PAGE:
• 31.
    Sundkvist, Åsa
    et al.
    KTH, School of Architecture and the Built Environment (ABE), Urban Planning and Environment.
    Finnveden, Göran
    KTH, School of Architecture and the Built Environment (ABE), Urban Planning and Environment.
    Stakeholder needs study on indicators for IPP (Integrated Product Policy)2007In: Journal of Cleaner Production, ISSN 0959-6526, E-ISSN 1879-1786, Vol. 15, no 4, p. 323-326Article in journal (Refereed)
    Abstract [en]

    Integrated Product Policy, or IPP, is an approach that seeks to reduce environmental impacts through the life cycle of products. The aim of this study was to evaluate the need for indicators to monitor the IPP approach, with the focus on national indicators for Sweden. This was achieved by interviewing different stakeholders. Government/authority stakeholders identified a need for IPP indicators in order to monitor the process and show politicians the use and effectiveness of the policy. However, they also identified obstacles to construct meaningful indicators that would be able to show a cause and effect relationship between the policy and e.g. decreased environmental impact. Non-government stakeholders did not express a need for IPP indicators to monitor the IPP process to the same extent and most were more critical towards IPP as a concept. Several governmental and non-governmental stakeholders saw indicators for environmental performance of products as relevant from a general/public interest. However, since different stakeholders have different needs, indicators for IPP should be tailored to suit different user groups.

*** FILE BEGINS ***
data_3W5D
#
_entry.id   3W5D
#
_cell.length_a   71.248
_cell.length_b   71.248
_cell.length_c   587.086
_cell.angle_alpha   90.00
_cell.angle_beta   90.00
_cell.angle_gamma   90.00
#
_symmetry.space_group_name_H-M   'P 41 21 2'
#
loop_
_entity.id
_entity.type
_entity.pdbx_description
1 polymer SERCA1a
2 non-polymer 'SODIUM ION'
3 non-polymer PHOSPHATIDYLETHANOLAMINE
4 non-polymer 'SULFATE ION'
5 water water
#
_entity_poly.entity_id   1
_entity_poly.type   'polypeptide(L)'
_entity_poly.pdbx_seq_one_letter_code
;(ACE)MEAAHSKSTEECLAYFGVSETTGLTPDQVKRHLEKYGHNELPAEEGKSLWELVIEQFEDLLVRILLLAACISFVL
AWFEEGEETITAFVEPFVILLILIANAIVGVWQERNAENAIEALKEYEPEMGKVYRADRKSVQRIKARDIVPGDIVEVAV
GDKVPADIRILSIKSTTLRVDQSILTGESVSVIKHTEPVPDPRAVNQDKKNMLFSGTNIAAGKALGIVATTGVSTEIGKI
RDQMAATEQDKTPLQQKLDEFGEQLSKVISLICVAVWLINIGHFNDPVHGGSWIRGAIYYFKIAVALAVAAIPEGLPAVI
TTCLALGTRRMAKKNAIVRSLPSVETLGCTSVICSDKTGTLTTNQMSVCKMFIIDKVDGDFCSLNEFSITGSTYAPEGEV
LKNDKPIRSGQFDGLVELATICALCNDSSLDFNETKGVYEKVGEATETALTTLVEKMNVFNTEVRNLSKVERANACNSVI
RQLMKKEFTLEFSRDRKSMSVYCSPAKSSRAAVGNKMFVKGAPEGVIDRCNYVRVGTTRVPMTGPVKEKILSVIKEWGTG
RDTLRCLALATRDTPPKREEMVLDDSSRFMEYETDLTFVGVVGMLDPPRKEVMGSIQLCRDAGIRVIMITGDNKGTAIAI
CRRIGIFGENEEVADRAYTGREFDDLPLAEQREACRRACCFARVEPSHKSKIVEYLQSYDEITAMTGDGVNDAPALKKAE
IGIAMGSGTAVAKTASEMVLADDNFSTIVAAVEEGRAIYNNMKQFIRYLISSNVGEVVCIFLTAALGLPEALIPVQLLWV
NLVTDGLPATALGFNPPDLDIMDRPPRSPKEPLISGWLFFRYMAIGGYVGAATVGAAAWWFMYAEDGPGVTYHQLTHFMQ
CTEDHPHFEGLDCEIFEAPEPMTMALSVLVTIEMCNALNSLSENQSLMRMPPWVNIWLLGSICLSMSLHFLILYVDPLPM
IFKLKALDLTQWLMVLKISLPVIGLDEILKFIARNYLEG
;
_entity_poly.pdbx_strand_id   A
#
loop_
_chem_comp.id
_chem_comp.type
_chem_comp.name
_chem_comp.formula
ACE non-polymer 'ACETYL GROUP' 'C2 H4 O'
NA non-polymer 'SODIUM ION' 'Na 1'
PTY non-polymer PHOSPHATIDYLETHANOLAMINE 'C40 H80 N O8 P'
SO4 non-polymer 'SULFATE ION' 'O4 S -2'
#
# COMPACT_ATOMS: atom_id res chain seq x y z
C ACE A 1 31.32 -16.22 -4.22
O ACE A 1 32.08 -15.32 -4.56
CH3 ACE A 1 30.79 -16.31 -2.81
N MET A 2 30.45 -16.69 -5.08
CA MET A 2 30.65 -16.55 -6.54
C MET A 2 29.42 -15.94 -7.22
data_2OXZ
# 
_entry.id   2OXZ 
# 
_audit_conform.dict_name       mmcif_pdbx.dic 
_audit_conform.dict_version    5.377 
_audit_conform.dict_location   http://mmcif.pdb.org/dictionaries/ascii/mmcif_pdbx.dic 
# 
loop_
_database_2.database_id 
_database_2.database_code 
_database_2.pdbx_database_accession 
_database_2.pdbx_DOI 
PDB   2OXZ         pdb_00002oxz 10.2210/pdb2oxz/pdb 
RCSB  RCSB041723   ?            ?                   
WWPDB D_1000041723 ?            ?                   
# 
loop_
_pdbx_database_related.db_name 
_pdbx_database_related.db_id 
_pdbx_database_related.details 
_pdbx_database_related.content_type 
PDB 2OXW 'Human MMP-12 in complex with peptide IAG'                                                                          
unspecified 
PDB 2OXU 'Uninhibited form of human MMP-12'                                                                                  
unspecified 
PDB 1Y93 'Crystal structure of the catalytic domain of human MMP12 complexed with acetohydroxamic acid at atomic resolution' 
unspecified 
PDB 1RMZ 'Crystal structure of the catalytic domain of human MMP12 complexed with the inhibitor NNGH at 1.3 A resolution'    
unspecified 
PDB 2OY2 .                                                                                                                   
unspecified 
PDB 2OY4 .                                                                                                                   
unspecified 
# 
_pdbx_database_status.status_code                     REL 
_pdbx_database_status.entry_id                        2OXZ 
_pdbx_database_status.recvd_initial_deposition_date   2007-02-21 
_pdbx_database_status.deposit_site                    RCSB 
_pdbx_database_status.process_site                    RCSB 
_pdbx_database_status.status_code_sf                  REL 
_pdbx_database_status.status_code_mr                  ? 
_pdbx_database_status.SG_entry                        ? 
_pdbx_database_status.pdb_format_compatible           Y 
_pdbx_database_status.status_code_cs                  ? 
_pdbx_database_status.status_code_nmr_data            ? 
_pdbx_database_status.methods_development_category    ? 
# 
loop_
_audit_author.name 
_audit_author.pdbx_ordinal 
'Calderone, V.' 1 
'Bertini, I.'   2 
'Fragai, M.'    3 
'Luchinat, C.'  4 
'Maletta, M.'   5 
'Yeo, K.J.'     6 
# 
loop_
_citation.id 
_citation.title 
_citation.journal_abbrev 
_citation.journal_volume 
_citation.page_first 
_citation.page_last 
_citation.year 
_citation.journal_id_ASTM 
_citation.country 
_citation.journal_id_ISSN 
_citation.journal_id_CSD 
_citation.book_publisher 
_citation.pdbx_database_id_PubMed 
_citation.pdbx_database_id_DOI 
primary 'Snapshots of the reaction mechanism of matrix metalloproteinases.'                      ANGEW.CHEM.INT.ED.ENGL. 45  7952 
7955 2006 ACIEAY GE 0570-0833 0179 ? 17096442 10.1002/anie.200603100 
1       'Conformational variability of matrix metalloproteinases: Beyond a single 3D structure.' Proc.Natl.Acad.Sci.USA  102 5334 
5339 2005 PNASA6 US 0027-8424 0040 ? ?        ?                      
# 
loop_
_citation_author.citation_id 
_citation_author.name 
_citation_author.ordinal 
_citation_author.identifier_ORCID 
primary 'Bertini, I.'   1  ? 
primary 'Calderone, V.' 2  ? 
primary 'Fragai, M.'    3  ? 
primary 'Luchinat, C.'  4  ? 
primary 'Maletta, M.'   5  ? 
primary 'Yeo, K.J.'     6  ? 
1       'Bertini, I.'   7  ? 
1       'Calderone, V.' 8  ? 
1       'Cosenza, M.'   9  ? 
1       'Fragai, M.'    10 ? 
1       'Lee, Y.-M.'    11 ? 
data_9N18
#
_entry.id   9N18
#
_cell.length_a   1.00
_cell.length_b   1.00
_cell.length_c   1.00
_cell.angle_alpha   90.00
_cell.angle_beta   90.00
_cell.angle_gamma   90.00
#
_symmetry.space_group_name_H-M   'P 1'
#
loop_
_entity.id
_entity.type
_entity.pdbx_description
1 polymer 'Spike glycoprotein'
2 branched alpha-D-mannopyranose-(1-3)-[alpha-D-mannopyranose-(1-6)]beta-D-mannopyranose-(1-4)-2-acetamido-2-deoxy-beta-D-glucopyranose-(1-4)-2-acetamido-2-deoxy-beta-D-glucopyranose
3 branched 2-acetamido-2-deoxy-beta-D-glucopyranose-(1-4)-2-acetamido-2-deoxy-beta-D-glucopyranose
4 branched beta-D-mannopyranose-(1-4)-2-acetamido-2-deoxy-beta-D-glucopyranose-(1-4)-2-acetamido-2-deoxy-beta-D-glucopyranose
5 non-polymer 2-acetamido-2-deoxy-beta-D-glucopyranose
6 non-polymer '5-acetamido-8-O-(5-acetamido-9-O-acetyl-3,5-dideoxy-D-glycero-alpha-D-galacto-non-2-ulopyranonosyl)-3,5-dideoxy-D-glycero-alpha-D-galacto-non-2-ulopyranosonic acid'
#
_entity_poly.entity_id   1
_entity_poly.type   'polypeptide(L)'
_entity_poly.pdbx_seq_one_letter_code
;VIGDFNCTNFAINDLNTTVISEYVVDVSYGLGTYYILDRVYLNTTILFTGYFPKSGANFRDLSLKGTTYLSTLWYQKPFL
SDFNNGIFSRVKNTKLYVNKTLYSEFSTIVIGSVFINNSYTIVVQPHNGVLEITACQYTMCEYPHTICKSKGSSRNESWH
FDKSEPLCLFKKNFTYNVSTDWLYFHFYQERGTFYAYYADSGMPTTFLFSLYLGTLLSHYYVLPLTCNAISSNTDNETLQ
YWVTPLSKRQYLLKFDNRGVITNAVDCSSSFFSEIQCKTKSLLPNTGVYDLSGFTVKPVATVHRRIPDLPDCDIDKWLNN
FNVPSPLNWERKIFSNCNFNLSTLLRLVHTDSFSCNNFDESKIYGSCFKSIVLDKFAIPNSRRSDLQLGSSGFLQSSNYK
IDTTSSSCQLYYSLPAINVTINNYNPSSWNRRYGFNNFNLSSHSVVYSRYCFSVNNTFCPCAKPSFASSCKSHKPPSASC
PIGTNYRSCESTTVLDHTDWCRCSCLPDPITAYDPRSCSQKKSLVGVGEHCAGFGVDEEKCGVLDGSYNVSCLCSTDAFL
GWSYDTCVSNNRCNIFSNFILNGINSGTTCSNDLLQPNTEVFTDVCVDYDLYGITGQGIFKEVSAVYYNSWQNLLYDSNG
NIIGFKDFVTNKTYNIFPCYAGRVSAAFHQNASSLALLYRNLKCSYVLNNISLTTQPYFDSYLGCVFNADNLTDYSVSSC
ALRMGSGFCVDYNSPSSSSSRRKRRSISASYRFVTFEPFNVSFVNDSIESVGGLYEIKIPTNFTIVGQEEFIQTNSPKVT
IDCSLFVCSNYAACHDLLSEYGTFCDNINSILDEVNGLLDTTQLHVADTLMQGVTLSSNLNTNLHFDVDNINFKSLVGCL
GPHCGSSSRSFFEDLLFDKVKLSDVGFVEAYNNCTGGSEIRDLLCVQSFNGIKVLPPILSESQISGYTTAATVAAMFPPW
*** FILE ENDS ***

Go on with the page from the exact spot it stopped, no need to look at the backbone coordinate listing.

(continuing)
• 32.